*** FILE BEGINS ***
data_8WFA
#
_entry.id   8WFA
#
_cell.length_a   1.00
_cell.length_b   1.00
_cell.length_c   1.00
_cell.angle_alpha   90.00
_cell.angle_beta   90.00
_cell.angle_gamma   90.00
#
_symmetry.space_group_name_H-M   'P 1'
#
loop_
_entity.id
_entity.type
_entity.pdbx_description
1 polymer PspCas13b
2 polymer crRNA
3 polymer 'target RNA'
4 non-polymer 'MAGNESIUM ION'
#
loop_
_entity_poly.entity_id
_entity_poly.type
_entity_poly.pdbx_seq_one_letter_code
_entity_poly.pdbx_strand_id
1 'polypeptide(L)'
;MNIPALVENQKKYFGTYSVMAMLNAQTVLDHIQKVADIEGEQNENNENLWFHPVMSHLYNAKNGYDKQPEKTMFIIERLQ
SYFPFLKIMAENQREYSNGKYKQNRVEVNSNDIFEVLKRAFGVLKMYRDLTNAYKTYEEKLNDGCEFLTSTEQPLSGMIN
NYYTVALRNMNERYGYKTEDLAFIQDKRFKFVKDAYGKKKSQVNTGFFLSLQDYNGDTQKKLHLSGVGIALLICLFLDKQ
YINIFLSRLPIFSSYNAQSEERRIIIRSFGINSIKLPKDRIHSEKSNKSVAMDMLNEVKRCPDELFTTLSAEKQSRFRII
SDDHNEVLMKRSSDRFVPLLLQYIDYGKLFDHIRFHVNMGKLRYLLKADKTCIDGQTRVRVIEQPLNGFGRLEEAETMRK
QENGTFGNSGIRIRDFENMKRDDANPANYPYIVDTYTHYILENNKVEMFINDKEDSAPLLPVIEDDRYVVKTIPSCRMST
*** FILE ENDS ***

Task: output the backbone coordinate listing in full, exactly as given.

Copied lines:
data_8WFA
#
_entry.id   8WFA
#
_cell.length_a   1.00
_cell.length_b   1.00
_cell.length_c   1.00
_cell.angle_alpha   90.00
_cell.angle_beta   90.00
_cell.angle_gamma   90.00
#
_symmetry.space_group_name_H-M   'P 1'
#
loop_
_entity.id
_entity.type
_entity.pdbx_description
1 polymer PspCas13b
2 polymer crRNA
3 polymer 'target RNA'
4 non-polymer 'MAGNESIUM ION'
#
loop_
_entity_poly.entity_id
_entity_poly.type
_entity_poly.pdbx_seq_one_letter_code
_entity_poly.pdbx_strand_id
1 'polypeptide(L)'
;MNIPALVENQKKYFGTYSVMAMLNAQTVLDHIQKVADIEGEQNENNENLWFHPVMSHLYNAKNGYDKQPEKTMFIIERLQ
SYFPFLKIMAENQREYSNGKYKQNRVEVNSNDIFEVLKRAFGVLKMYRDLTNAYKTYEEKLNDGCEFLTSTEQPLSGMIN
NYYTVALRNMNERYGYKTEDLAFIQDKRFKFVKDAYGKKKSQVNTGFFLSLQDYNGDTQKKLHLSGVGIALLICLFLDKQ
YINIFLSRLPIFSSYNAQSEERRIIIRSFGINSIKLPKDRIHSEKSNKSVAMDMLNEVKRCPDELFTTLSAEKQSRFRII
SDDHNEVLMKRSSDRFVPLLLQYIDYGKLFDHIRFHVNMGKLRYLLKADKTCIDGQTRVRVIEQPLNGFGRLEEAETMRK
QENGTFGNSGIRIRDFENMKRDDANPANYPYIVDTYTHYILENNKVEMFINDKEDSAPLLPVIEDDRYVVKTIPSCRMST